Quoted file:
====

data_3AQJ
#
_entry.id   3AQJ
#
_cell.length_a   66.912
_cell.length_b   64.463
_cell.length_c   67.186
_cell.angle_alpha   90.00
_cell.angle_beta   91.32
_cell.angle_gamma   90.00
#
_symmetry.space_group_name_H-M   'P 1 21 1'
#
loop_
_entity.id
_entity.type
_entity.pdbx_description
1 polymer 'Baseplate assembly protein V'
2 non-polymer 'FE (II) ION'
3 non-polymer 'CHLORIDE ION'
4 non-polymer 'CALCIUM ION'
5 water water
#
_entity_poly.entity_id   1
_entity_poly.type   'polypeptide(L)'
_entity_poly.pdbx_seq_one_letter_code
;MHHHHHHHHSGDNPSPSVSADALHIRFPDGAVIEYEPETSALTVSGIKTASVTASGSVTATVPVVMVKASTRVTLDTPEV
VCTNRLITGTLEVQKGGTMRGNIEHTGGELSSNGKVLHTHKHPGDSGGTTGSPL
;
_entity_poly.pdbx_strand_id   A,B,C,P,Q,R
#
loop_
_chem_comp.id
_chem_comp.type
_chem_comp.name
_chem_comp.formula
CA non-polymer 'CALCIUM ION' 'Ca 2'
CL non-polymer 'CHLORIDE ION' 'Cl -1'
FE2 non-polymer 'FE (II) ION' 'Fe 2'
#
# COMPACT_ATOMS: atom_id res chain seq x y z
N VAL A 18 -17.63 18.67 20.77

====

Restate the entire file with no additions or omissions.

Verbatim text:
data_3AQJ
#
_entry.id   3AQJ
#
_cell.length_a   66.912
_cell.length_b   64.463
_cell.length_c   67.186
_cell.angle_alpha   90.00
_cell.angle_beta   91.32
_cell.angle_gamma   90.00
#
_symmetry.space_group_name_H-M   'P 1 21 1'
#
loop_
_entity.id
_entity.type
_entity.pdbx_description
1 polymer 'Baseplate assembly protein V'
2 non-polymer 'FE (II) ION'
3 non-polymer 'CHLORIDE ION'
4 non-polymer 'CALCIUM ION'
5 water water
#
_entity_poly.entity_id   1
_entity_poly.type   'polypeptide(L)'
_entity_poly.pdbx_seq_one_letter_code
;MHHHHHHHHSGDNPSPSVSADALHIRFPDGAVIEYEPETSALTVSGIKTASVTASGSVTATVPVVMVKASTRVTLDTPEV
VCTNRLITGTLEVQKGGTMRGNIEHTGGELSSNGKVLHTHKHPGDSGGTTGSPL
;
_entity_poly.pdbx_strand_id   A,B,C,P,Q,R
#
loop_
_chem_comp.id
_chem_comp.type
_chem_comp.name
_chem_comp.formula
CA non-polymer 'CALCIUM ION' 'Ca 2'
CL non-polymer 'CHLORIDE ION' 'Cl -1'
FE2 non-polymer 'FE (II) ION' 'Fe 2'
#
# COMPACT_ATOMS: atom_id res chain seq x y z
N VAL A 18 -17.63 18.67 20.77